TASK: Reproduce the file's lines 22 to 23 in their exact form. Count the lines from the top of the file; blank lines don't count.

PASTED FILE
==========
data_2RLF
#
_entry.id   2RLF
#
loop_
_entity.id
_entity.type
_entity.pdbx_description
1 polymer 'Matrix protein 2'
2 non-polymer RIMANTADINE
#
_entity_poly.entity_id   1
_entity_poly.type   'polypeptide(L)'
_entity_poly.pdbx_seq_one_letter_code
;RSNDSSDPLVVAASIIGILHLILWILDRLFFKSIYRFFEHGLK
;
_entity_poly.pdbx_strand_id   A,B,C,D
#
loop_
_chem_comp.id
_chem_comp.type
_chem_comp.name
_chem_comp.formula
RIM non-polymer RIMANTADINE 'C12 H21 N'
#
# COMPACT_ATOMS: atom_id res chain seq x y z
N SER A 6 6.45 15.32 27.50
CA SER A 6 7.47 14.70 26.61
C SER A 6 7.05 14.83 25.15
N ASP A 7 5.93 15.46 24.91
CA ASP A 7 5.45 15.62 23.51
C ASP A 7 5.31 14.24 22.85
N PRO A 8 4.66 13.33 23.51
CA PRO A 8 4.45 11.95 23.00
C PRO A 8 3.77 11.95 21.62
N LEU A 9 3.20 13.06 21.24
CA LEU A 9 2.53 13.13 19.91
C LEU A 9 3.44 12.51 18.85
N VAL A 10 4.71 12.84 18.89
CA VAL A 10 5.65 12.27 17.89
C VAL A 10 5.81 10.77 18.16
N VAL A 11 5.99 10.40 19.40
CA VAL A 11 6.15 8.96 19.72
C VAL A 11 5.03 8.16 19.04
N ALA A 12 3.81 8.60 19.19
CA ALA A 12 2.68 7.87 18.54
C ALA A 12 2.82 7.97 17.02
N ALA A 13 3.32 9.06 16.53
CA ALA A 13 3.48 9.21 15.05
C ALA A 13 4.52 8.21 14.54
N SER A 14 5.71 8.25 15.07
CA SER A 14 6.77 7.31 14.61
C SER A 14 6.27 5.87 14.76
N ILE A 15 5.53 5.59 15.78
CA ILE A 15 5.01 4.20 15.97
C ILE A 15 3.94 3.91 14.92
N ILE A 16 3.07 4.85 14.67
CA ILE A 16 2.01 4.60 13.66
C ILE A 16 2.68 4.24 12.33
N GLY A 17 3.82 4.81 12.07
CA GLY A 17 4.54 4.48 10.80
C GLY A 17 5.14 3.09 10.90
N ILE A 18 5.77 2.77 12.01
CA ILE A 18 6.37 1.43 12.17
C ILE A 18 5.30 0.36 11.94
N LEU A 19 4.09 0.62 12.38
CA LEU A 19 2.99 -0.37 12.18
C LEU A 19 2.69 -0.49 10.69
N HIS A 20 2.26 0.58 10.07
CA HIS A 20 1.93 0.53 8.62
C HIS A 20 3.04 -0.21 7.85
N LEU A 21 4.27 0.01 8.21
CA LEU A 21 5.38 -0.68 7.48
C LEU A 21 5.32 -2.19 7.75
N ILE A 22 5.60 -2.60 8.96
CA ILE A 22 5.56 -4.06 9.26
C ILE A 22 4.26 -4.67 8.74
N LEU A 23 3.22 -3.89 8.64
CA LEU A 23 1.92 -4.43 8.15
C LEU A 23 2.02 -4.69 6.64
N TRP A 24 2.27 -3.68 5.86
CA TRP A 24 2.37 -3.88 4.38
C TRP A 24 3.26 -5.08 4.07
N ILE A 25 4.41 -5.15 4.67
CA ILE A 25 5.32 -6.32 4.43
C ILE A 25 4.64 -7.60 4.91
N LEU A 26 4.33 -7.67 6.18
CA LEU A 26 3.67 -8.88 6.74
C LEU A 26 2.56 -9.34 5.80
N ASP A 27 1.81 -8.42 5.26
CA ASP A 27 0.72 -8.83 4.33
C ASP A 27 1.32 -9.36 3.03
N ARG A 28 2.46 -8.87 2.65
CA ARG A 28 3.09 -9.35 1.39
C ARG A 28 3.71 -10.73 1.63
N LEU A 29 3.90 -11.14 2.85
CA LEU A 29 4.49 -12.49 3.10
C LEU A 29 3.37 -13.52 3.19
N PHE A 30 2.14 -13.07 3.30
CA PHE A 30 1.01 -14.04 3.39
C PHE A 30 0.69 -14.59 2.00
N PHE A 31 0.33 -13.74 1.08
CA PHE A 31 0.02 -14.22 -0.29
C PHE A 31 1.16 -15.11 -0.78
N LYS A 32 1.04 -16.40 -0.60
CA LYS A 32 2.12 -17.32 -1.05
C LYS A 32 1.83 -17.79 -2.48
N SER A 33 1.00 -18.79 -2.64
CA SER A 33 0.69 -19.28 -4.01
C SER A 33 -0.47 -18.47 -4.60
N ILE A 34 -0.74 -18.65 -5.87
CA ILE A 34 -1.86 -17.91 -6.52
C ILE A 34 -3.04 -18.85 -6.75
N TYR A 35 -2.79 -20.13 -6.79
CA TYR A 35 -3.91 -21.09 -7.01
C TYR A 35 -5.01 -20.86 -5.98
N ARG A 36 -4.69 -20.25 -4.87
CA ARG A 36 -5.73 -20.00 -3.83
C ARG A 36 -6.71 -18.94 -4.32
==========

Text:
_chem_comp.name
_chem_comp.formula